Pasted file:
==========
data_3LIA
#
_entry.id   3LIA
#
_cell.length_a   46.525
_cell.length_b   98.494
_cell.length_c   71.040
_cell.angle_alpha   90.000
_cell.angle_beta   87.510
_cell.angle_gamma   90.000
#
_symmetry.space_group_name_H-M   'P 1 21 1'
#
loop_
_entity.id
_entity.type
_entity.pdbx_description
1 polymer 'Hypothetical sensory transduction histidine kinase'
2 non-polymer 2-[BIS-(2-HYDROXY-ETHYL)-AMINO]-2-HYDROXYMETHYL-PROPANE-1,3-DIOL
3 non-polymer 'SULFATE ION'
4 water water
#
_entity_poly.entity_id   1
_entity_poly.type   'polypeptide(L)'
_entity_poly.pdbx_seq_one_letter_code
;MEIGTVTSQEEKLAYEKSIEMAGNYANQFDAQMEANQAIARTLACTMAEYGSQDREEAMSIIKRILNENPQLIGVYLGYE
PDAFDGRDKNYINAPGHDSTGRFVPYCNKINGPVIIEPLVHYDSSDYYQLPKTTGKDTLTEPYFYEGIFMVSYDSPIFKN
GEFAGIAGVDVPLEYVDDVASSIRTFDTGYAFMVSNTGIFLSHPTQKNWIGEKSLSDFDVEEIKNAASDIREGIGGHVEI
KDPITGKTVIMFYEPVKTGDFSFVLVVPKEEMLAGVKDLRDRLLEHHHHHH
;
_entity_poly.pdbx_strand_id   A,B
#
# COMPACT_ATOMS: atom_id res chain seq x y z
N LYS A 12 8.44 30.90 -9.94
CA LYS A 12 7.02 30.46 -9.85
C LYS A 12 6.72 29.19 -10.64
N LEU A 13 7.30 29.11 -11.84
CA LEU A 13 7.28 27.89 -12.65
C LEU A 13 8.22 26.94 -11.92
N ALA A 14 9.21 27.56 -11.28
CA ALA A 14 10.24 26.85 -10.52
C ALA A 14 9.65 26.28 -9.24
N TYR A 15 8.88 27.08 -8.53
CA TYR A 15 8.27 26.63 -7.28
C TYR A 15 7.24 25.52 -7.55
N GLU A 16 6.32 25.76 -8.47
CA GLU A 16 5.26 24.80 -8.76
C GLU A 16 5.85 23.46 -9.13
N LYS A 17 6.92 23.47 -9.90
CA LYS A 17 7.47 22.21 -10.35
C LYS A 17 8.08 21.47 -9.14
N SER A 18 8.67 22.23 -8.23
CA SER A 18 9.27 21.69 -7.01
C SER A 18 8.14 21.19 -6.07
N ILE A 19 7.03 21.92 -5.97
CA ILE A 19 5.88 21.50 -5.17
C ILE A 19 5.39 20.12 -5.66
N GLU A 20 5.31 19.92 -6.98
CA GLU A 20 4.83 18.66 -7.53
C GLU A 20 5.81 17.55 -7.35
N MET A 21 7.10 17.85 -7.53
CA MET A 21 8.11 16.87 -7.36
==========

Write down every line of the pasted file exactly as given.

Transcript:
data_3LIA
#
_entry.id   3LIA
#
_cell.length_a   46.525
_cell.length_b   98.494
_cell.length_c   71.040
_cell.angle_alpha   90.000
_cell.angle_beta   87.510
_cell.angle_gamma   90.000
#
_symmetry.space_group_name_H-M   'P 1 21 1'
#
loop_
_entity.id
_entity.type
_entity.pdbx_description
1 polymer 'Hypothetical sensory transduction histidine kinase'
2 non-polymer 2-[BIS-(2-HYDROXY-ETHYL)-AMINO]-2-HYDROXYMETHYL-PROPANE-1,3-DIOL
3 non-polymer 'SULFATE ION'
4 water water
#
_entity_poly.entity_id   1
_entity_poly.type   'polypeptide(L)'
_entity_poly.pdbx_seq_one_letter_code
;MEIGTVTSQEEKLAYEKSIEMAGNYANQFDAQMEANQAIARTLACTMAEYGSQDREEAMSIIKRILNENPQLIGVYLGYE
PDAFDGRDKNYINAPGHDSTGRFVPYCNKINGPVIIEPLVHYDSSDYYQLPKTTGKDTLTEPYFYEGIFMVSYDSPIFKN
GEFAGIAGVDVPLEYVDDVASSIRTFDTGYAFMVSNTGIFLSHPTQKNWIGEKSLSDFDVEEIKNAASDIREGIGGHVEI
KDPITGKTVIMFYEPVKTGDFSFVLVVPKEEMLAGVKDLRDRLLEHHHHHH
;
_entity_poly.pdbx_strand_id   A,B
#
# COMPACT_ATOMS: atom_id res chain seq x y z
N LYS A 12 8.44 30.90 -9.94
CA LYS A 12 7.02 30.46 -9.85
C LYS A 12 6.72 29.19 -10.64
N LEU A 13 7.30 29.11 -11.84
CA LEU A 13 7.28 27.89 -12.65
C LEU A 13 8.22 26.94 -11.92
N ALA A 14 9.21 27.56 -11.28
CA ALA A 14 10.24 26.85 -10.52
C ALA A 14 9.65 26.28 -9.24
N TYR A 15 8.88 27.08 -8.53
CA TYR A 15 8.27 26.63 -7.28
C TYR A 15 7.24 25.52 -7.55
N GLU A 16 6.32 25.76 -8.47
CA GLU A 16 5.26 24.80 -8.76
C GLU A 16 5.85 23.46 -9.13
N LYS A 17 6.92 23.47 -9.90
CA LYS A 17 7.47 22.21 -10.35
C LYS A 17 8.08 21.47 -9.14
N SER A 18 8.67 22.23 -8.23
CA SER A 18 9.27 21.69 -7.01
C SER A 18 8.14 21.19 -6.07
N ILE A 19 7.03 21.92 -5.97
CA ILE A 19 5.88 21.50 -5.17
C ILE A 19 5.39 20.12 -5.66
N GLU A 20 5.31 19.92 -6.98
CA GLU A 20 4.83 18.66 -7.53
C GLU A 20 5.81 17.55 -7.35
N MET A 21 7.10 17.85 -7.53
CA MET A 21 8.11 16.87 -7.36